Message: 17 Date: Wed, 24 Dec 2003 05:38:31 -0800 (PST) From: Mac Joseph Subject: Re: Ruby and the Romantics Justin McDevitt: > It's good to see some postings on this group regarding Ruby and > The Romantics. My favorite song by this wonderful harmony group > is When You're Young And In Love. Although I enjoy the > Marvellettes early 1967 version of this track, R and The R's > slower, softer treatment really brings out the essence of the > lyrics, without that Motown edge. Dear Justin, Just curious, is that the same "When you're young and in love" that Dick and Dee Dee sang? Mac Joseph -------------------[ archived by Spectropop ]-------------------
Message: 18 Date: Wed, 24 Dec 2003 08:52:38 EST From: Mike Rashkow Subject: Re: Good Lines If I have not come to late too the fair, I'd like to offer this chestnut as one of the best: ...there's no love song finer but how strange the change from major to minor every time we say goodbye. Not being a musician, I've never been certain if they actually go from a major key to a minor key at the appropriate juncture, by I surely hope they do. Di la, Rashkovsky -------------------[ archived by Spectropop ]-------------------
Message: 19 Date: Wed, 24 Dec 2003 14:36:03 +0000 From: Richard Havers Subject: Re: Burt Bacharach's First Production Mick Patrick wrote: > Here's a poser for all you Bacharach experts. What was the first > record on which Burt was credited as producer? No prizes for the > correct answer, except my admiration. Phil Milstein: > Lou Johnson? Mick: > Not correct. Bacharach's first credited production is earlier. I know that BB worked with Vic Damone, as his piano player, around '53/54. They had met in the army and on returning to civilian life BB played piano for Damone on cabaret dates. Did it extend to production? Richard -------------------[ archived by Spectropop ]-------------------
Message: 20 Date: Wed, 24 Dec 2003 09:56:40 -0500 (EST) From: ACJ Subject: Re: Beatles covers - "I'll Be Back" Speaking of non-copycat Beatles covers: did anyone do their "I'll Be Back" in waltz time, the way John & Paul originally wrote it? I heard the Beatles' waltz version on "Anthology 2" and thought it was lots better than the released version. ACJ -------------------[ archived by Spectropop ]-------------------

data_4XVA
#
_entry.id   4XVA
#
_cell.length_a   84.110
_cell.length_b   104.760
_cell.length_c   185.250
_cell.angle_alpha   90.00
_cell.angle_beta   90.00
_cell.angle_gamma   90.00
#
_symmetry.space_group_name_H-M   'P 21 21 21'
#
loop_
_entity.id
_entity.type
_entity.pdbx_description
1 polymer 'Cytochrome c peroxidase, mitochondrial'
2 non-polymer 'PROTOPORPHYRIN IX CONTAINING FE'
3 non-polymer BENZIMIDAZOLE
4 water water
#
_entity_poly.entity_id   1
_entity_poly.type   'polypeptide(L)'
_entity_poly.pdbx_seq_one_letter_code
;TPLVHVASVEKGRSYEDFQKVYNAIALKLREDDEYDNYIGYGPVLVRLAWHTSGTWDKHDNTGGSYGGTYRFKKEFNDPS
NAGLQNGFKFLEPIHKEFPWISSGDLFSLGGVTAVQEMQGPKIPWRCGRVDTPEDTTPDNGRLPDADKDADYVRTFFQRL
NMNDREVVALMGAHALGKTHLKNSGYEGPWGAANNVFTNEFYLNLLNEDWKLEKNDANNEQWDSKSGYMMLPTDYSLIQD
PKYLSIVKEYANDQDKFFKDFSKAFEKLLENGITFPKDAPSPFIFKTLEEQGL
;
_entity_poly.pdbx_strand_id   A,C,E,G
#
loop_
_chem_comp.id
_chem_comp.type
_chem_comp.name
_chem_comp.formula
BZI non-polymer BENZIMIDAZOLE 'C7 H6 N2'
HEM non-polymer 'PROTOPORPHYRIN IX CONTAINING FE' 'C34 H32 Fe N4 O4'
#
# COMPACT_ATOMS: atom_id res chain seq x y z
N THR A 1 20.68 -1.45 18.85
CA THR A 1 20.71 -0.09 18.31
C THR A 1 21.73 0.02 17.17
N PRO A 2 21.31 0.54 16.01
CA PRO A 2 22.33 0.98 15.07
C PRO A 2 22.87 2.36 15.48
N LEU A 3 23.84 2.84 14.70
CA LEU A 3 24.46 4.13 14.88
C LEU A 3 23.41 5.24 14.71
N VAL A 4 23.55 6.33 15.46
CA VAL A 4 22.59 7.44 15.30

Message: 21 Date: Wed, 24 Dec 2003 10:11:39 -0500 (EST) From: Greg Matecko Subject: CO & CE Records > The Vogues recorded in America on the label CO & CE Records, a > label formed by Herb Cohen out of Pennsylvania. Pittsburgh, to be precise! The "CE" of CO & CE is Nick Cenci, who produced many of the label's releases, including early Lou Christie. As I probably mentioned here before, the backing track of The Vogues' "You're The One" was actually supposed to be a release by The Racket Squad, another Pittsburgh band. Singer Sonny DiNunzio's vocals were replaced by the Vogues, and the rest is history. Another interesting CO & CE story - The Swamp Rats' "It's Not Easy" was also released on the label after it's original release on St. Clair. The story goes that the Swamp Rats' Producer/Manager/DJ Terry Lee handed the band over to Nick Cenci in exhange for a second audition to host a Pittsburgh music TV show in the '60s called "Come Alive." Speaking of the Swamp Rats, Get Hip recently released a Swamp Rats comp on CD, and lead singer Bob Hocko passed away from cancer in October. Greg Matecko -------------------[ archived by Spectropop ]-------------------